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Power 100 2020: Tom Greco

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Tom Greco from Power 100 2020

Courtesy of Tom Greco

TOM GRECO

In the driver’s seat

61| CEO, Advance Auto Parts
Raleigh

Just over a year after relocating Advance Auto Parts’ headquarters to Raleigh, former Frito-Lay America CEO Greco is demonstrating that an executive can successfully switch from carbohydrates to carburetors using some of the same principles.

His strategy: replace nonperformers, fire up and retain remaining employees with incentives such as stock grants, tame a complex and technology-driven inventory and distribution chain, and hitch your corporate wagon to a high-horsepower sports star. In this case, that’s the November 2019 deal to sponsor rising NASCAR star Ryan Blaney, 25, in a multiyear contract with famous car owner Roger Penske.

“This is my third full year, and when I arrived, our front-line, core-four jobs were turning over at a rate of about 38% a year,” Greco says. They are store managers, commercial parts pros that work with garages, district managers and sales-account managers. “That’s nearly four out of 10 key jobs turning every year.”

Since, Advance has issued about 18,000 performance-based stock grants of $3,000 or more. “Turnover has dropped to about half of what it was,” Greco says. The Laurentian University graduate, who earned his master’s from the Richard Ivey School of Business, also credits the November 2018 move to Raleigh from Roanoke, Va., where Advance started in 1932. It gave the capital city its only Fortune 500 company. Both $12 million-plus in state and local incentives and the Triangle’s wealth of high-technology talent fueled the relocation.

After looking at sites in Richmond, Va., and Arlington, Va., and in other states, Advance picked Raleigh. “This location had it all.”

While it has nearly 5,000 stores in the United States, Canada and Puerto Rico, Advance relies heavily on the internet. “About 80% of our sales begin online,” says Greco. Its customer base of shade-tree mechanics to repair and service professionals pulls from a parts bin with an astronomical number of SKUs, requiring components for thousands of makes and brands from new to vehicles that are 30 years old or older.

“We’re talking about a tremendous amount of data and analytics capacity,” he says. “We’re talking about artificial-intelligence platforms, machine-running platforms, inventory management, mobile applications — everything needed to make the customer experience seamless.”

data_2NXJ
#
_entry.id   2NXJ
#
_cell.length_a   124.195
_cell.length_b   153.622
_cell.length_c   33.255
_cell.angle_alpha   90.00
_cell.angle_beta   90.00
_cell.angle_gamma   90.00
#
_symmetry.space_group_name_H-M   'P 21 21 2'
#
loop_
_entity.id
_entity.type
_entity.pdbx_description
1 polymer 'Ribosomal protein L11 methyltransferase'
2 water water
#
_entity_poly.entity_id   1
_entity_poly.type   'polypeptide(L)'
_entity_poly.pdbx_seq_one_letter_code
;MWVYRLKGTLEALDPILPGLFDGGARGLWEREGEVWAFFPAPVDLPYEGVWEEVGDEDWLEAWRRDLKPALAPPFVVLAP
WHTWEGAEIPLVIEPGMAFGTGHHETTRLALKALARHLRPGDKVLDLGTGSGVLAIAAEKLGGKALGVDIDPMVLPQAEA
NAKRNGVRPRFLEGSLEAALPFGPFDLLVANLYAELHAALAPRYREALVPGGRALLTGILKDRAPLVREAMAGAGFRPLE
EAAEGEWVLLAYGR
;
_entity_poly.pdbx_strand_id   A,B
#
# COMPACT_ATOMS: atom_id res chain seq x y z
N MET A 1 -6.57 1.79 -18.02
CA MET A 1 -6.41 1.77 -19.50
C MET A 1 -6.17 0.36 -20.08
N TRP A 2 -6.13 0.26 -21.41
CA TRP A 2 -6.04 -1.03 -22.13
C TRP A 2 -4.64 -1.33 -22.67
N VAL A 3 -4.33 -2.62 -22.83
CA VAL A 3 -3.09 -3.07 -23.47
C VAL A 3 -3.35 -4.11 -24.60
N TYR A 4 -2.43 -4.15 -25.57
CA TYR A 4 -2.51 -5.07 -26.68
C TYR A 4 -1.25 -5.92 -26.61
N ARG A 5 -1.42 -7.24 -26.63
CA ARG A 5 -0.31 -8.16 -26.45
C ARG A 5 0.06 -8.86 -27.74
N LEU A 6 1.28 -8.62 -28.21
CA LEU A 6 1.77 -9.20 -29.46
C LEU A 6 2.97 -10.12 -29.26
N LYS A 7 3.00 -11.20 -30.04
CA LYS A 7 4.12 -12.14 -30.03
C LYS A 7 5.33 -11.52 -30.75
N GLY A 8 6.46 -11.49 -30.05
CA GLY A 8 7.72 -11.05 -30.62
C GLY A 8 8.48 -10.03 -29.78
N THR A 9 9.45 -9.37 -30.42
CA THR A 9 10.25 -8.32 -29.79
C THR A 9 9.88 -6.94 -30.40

Still, his own transition from snack food to car parts was not seamless. Advance bought Raleigh-based General Parts, parent company of Carquest Auto Parts, in a $2 billion cash deal in 2014. When Greco came on board two years later, the two companies were still struggling to combine effectively. “None of the hard stuff, such as technology, supply-chain and back-office integration, had been done. So the last three years, that’s essentially what we focused on.”

The Canadian-born CEO, who became a U.S. citizen in the mid-1990s, made many tough decisions, including replacing most of the combined companies’ top two dozen executives.

“It seems to be working now,” he says. “We declined in sales in 2016 and 2017, but in 2018 we grew for the first time in several years. Would we like to grow faster? Of course, but at least we’re growing.”

Revenue is expected to reach nearly $10 billion in the coming fiscal year. While Advance’s market value was about $11 billion in early January, its stock price has underperformed rivals O’Reilly Auto Parts and AutoZone over the last five years.

The future? Greco says the incentives deal with North Carolina calls for the headquarters to employ about 400 over the next decade. Meanwhile, the company is tracking changes in the future of electric and autonomous vehicles. Advance, now consolidating from six scattered locations in Raleigh, soon will move into a new building in the North Hills area.

“When you’re scattered out like that, you simply don’t run into people like you’d like to,” Greco says. “For long-term success, nothing is more important than the talent you have inside the company.”

— Edward Martin

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